Tuesday 25 October 2016

'Milimonument' proves politics is now beyond parody

Published 05/05/2015 | 02:30

"People today are always complaining that politicians can’t be trusted and never keep their promises so, in an age of memes and viral photographs, what better way to instantly communicate a message of an unbreakable commitment than with a giant stone slab"

You can almost see why, in a moment of madness, UK Labour Party leader Ed Miliband thought it was a good idea to etch commitments to the electorate on an 8ft 6in stone monument and vow to erect the monstrosity in the garden at Downing Street.

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People today are always complaining that politicians can't be trusted and never keep their promises so, in an age of memes and viral photographs, what better way to instantly communicate a message of an unbreakable commitment than with a giant stone slab engraved with a truncated version of Labour's manifesto.

"No one takes us seriously on immigration, but all of that will instantly change as soon as voters see 'Controls on immigration' carved in stone on a giant monolith," is probably how one PR flunky rationalised the plan during a brainstorming session.

And lo, the "Milimonument" was commissioned, emblazoned with Labour's six-point plan and unveiled with great fanfare in an appropriately reverential place, a car park in Hastings in front of a group of slack-jawed activists. Evidently pleased with the finished result, the Labour leader happily posed for photographs in front of his "policy cenotaph" and swore, if elected prime minister on Thursday, to restore some credibility and authenticity back into politics.

"These six pledges are now carved in stone, and they are carved in stone because they won't be abandoned after the general election. I want the British people to remember these pledges, to remind us of these pledges, to insist on these pledges, because I want the British people to be in no doubt - we will deliver them. We will restore faith in politics by delivering what we promised at this general election," he said.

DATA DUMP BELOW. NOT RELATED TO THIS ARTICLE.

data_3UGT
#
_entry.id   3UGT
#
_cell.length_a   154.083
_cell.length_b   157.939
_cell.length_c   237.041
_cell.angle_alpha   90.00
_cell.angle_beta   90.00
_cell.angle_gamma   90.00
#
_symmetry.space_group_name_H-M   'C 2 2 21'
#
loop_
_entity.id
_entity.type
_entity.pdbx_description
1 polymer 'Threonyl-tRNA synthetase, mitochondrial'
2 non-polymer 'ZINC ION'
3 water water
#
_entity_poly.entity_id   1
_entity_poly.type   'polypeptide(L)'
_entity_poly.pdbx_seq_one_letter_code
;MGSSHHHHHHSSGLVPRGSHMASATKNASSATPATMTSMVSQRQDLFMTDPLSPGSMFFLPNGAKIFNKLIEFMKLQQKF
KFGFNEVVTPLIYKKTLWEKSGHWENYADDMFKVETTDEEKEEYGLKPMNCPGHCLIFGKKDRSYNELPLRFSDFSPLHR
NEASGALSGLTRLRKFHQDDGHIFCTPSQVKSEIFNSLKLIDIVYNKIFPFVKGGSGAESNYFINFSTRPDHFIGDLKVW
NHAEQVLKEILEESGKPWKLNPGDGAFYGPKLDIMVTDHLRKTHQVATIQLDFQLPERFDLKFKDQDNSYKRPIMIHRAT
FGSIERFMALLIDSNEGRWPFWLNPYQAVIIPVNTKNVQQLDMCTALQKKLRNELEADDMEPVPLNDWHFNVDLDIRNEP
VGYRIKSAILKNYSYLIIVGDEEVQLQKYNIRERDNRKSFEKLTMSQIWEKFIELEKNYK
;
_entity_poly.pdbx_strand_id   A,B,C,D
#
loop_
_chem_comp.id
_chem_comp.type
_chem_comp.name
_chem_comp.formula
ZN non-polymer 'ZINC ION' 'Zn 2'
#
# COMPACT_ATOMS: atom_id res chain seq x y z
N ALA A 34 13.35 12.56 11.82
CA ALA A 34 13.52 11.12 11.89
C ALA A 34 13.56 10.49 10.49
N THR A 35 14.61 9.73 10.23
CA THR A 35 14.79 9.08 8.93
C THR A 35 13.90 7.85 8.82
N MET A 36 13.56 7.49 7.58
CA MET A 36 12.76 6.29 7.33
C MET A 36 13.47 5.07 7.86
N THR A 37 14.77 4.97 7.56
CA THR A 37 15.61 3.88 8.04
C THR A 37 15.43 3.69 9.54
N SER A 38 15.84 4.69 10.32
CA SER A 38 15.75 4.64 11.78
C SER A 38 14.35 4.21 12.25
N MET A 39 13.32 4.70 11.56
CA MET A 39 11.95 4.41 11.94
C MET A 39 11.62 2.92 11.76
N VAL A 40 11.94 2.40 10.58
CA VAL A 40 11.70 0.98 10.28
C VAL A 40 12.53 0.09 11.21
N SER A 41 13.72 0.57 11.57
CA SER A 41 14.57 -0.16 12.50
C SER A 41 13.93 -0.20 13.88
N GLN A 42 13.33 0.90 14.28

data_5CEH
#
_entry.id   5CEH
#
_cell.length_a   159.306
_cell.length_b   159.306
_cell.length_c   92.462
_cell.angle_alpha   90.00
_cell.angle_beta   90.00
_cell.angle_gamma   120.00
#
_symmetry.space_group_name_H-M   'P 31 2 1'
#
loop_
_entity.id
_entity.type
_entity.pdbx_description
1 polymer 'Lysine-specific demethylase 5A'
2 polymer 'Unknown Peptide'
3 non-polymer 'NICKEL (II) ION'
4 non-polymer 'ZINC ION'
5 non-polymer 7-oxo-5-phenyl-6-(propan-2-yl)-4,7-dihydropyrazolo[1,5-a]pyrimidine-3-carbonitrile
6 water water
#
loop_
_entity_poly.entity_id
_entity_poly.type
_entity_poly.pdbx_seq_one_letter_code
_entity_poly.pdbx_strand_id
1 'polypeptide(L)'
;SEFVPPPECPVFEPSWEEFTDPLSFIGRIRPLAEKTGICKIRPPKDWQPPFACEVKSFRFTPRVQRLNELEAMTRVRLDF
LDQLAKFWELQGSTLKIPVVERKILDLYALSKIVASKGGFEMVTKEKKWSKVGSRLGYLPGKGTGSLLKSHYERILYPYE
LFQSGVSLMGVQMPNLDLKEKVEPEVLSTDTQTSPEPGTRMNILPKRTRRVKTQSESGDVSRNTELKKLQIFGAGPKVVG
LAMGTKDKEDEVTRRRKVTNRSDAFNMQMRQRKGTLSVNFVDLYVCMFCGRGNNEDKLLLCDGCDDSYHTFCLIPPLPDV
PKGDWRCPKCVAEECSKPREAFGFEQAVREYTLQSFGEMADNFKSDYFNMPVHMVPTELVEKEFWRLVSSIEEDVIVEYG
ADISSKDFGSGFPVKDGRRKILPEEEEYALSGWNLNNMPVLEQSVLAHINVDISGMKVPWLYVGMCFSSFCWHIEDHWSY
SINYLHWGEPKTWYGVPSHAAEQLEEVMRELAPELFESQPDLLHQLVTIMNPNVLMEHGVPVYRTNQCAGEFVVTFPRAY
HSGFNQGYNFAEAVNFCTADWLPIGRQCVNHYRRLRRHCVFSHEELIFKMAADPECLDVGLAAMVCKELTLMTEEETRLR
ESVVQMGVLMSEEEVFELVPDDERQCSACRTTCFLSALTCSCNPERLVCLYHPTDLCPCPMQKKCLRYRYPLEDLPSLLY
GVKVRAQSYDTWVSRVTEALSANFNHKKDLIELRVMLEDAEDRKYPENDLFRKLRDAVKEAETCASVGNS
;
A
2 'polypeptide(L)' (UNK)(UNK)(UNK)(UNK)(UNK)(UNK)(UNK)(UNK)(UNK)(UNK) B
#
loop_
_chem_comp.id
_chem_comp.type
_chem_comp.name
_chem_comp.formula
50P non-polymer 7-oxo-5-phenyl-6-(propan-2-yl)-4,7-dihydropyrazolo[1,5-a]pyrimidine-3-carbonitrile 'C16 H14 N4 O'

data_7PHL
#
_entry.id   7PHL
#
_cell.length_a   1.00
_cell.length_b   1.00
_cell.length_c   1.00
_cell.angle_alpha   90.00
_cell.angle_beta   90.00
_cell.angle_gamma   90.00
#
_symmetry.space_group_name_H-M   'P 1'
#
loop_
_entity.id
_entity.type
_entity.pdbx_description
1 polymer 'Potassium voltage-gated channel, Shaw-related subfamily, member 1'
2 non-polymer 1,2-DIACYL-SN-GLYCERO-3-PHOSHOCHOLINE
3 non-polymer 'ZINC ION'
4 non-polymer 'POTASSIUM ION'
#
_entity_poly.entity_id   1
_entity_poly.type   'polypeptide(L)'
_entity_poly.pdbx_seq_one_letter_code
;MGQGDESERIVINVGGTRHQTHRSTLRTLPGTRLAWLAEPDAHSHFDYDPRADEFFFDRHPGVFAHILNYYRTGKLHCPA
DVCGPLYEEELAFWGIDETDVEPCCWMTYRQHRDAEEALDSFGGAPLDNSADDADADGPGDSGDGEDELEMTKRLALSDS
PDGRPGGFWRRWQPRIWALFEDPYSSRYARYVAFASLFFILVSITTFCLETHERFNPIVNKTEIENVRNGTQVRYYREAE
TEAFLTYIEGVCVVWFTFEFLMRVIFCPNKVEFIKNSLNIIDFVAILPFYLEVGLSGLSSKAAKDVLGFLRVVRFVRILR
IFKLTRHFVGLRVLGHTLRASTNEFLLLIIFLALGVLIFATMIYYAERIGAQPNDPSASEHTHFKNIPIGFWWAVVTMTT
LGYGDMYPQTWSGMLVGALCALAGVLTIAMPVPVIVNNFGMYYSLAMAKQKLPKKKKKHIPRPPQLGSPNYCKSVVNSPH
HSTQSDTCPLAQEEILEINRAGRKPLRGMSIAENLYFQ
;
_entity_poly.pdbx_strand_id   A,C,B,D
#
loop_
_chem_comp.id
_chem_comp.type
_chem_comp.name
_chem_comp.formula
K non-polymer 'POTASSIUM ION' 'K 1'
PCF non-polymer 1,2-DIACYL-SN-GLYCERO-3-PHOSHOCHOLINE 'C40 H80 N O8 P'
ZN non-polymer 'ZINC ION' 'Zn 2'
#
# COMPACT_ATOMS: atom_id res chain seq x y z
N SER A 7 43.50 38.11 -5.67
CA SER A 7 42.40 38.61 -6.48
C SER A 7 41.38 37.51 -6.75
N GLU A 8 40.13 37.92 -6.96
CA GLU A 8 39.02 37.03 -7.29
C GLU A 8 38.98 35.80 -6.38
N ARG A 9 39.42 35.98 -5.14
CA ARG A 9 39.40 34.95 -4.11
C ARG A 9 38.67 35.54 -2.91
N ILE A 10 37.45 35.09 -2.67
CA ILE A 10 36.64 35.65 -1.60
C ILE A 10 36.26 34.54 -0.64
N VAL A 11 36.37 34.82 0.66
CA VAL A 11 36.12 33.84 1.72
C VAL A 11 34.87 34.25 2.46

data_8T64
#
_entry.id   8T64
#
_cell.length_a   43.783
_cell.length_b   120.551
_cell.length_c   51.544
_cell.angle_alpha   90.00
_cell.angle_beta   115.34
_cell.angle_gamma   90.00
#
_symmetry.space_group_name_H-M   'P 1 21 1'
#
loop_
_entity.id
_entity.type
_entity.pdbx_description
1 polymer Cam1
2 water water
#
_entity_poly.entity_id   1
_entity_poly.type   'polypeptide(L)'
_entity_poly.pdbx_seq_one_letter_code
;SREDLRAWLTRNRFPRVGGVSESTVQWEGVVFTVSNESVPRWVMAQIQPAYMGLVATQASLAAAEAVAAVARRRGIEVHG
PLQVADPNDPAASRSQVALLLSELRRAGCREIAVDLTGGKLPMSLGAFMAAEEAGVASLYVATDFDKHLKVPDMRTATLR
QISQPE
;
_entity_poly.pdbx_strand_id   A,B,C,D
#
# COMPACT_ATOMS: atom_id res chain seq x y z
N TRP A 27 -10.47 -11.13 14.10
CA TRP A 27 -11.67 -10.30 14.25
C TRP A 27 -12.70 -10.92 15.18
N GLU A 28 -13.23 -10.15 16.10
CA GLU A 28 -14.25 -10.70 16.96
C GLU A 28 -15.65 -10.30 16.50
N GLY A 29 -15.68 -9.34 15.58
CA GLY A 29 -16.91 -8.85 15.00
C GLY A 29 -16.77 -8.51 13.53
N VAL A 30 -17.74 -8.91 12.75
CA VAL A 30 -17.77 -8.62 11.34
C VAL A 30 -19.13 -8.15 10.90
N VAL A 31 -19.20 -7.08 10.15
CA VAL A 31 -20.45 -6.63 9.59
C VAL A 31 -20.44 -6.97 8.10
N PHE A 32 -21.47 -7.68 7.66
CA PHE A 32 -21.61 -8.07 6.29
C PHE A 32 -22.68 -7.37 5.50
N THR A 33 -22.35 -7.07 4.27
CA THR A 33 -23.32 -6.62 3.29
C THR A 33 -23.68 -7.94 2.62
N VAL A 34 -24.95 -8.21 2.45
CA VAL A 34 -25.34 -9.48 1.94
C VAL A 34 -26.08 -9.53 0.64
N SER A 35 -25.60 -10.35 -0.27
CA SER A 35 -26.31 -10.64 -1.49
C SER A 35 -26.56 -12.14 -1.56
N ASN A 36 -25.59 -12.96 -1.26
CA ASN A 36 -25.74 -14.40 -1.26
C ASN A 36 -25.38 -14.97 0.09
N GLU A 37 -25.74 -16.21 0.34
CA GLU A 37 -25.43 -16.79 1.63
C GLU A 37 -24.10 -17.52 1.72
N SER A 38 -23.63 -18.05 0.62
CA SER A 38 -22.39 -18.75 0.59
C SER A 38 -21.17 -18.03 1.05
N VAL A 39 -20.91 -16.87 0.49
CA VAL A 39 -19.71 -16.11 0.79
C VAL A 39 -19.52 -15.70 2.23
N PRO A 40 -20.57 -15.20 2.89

At first, the reaction on social media was a kind of dumbfounded shock. No one could quite believe what they were seeing and the immediate assumption was that the pictures of Ed beaming in front of his Platitude Plinth were photoshopped.

Then, as the realisation slowly dawned that this was an actual thing that had definitely happened, the ridicule began and hasn't stopped. A writer from satirical political comedy, 'The Thick of It', tweeted that the show had come to an end because politics is now officially beyond parody.

"Ed Miliband builds a policy cenotaph and you wonder why we stopped doing 'The Thick of It'," he said.

Conservative blogger Guido Fawkes noted that other political leaders now really needed to up their game and nothing less than political pledges "written in their own blood" would suffice if they were going to be taken seriously by a jaded electorate.

On Twitter, #EdStone started trending, as people began photo-shopping Biblical robes on Miliband and presenting him as some kind of latter-day Moses, descending from a mountain with commandments carved in stone. Others noted the striking similarity between the monument and a tombstone and wondering if it marked the imminent death of Miliband's political career.